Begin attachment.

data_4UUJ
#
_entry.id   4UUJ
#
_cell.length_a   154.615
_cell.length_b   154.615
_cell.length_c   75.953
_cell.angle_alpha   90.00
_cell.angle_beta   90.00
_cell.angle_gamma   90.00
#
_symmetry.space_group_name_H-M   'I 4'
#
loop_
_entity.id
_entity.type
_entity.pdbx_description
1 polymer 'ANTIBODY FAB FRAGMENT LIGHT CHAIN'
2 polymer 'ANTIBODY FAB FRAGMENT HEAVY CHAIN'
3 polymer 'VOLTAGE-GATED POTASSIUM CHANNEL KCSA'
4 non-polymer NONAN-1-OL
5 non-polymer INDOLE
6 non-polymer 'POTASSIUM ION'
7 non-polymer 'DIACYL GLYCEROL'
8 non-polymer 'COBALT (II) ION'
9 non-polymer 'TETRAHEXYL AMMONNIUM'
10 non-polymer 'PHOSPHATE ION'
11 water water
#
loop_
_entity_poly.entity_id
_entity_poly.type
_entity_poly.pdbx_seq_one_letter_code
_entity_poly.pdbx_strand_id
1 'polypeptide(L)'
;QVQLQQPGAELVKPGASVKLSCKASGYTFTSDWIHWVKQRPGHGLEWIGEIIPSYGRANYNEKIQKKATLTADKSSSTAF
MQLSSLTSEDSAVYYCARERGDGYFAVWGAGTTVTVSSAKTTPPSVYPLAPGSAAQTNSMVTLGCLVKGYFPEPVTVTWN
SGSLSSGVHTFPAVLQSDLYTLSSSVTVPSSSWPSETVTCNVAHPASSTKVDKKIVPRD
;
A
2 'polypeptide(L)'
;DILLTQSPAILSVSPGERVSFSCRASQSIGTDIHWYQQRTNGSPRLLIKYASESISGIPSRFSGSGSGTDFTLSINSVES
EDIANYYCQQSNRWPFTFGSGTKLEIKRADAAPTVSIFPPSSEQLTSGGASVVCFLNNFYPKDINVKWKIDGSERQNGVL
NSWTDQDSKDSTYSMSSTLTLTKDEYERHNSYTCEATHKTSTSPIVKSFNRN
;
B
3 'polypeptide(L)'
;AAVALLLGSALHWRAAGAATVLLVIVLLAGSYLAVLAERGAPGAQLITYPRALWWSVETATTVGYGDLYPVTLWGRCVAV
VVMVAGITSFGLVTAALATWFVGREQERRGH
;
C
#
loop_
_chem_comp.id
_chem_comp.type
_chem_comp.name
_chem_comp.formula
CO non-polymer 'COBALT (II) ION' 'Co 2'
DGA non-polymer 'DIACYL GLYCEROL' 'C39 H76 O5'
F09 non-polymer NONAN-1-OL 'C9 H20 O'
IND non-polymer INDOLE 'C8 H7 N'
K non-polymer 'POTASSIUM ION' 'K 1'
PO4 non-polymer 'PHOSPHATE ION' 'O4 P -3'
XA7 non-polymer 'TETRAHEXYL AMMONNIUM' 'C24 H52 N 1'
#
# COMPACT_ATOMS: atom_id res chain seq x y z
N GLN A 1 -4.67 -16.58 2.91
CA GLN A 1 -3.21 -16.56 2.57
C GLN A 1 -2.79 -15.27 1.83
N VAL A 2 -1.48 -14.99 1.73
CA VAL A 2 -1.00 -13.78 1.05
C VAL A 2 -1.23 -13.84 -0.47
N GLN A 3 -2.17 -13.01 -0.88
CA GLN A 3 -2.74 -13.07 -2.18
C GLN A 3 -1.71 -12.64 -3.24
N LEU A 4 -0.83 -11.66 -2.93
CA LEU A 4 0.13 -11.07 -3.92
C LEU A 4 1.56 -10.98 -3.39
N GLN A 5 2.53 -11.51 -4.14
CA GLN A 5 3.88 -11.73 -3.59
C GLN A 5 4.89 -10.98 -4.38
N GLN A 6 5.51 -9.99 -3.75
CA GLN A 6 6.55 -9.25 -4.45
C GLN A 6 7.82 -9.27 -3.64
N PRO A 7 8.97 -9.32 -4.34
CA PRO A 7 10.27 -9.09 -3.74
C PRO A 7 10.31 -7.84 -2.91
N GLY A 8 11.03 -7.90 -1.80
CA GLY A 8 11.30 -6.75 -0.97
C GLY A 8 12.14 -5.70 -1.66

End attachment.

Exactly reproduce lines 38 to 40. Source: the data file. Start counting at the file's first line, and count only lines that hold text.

SGSLSSGVHTFPAVLQSDLYTLSSSVTVPSSSWPSETVTCNVAHPASSTKVDKKIVPRD
;
A